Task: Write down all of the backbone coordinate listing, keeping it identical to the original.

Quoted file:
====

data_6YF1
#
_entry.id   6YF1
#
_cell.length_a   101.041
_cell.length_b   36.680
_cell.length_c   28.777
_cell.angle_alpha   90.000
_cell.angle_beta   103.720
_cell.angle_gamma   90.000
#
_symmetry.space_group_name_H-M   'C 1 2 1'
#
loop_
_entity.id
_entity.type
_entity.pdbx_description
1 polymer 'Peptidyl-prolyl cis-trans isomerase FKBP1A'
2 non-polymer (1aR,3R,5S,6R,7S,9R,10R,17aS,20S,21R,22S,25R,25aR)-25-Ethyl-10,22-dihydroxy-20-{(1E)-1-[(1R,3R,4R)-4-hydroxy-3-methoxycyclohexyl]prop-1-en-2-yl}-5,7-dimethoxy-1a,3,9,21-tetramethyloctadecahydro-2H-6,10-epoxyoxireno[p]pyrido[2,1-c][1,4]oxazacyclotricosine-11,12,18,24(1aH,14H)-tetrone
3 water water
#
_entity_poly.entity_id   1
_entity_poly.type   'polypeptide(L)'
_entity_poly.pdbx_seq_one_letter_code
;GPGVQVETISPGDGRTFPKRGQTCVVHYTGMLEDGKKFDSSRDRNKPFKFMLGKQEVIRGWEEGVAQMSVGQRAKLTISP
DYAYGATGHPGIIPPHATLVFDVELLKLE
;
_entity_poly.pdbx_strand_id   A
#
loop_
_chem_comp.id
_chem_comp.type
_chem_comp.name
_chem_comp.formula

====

data_6YF1
#
_entry.id   6YF1
#
_cell.length_a   101.041
_cell.length_b   36.680
_cell.length_c   28.777
_cell.angle_alpha   90.000
_cell.angle_beta   103.720
_cell.angle_gamma   90.000
#
_symmetry.space_group_name_H-M   'C 1 2 1'
#
loop_
_entity.id
_entity.type
_entity.pdbx_description
1 polymer 'Peptidyl-prolyl cis-trans isomerase FKBP1A'
2 non-polymer (1aR,3R,5S,6R,7S,9R,10R,17aS,20S,21R,22S,25R,25aR)-25-Ethyl-10,22-dihydroxy-20-{(1E)-1-[(1R,3R,4R)-4-hydroxy-3-methoxycyclohexyl]prop-1-en-2-yl}-5,7-dimethoxy-1a,3,9,21-tetramethyloctadecahydro-2H-6,10-epoxyoxireno[p]pyrido[2,1-c][1,4]oxazacyclotricosine-11,12,18,24(1aH,14H)-tetrone
3 water water
#
_entity_poly.entity_id   1
_entity_poly.type   'polypeptide(L)'
_entity_poly.pdbx_seq_one_letter_code
;GPGVQVETISPGDGRTFPKRGQTCVVHYTGMLEDGKKFDSSRDRNKPFKFMLGKQEVIRGWEEGVAQMSVGQRAKLTISP
DYAYGATGHPGIIPPHATLVFDVELLKLE
;
_entity_poly.pdbx_strand_id   A
#
loop_
_chem_comp.id
_chem_comp.type
_chem_comp.name
_chem_comp.formula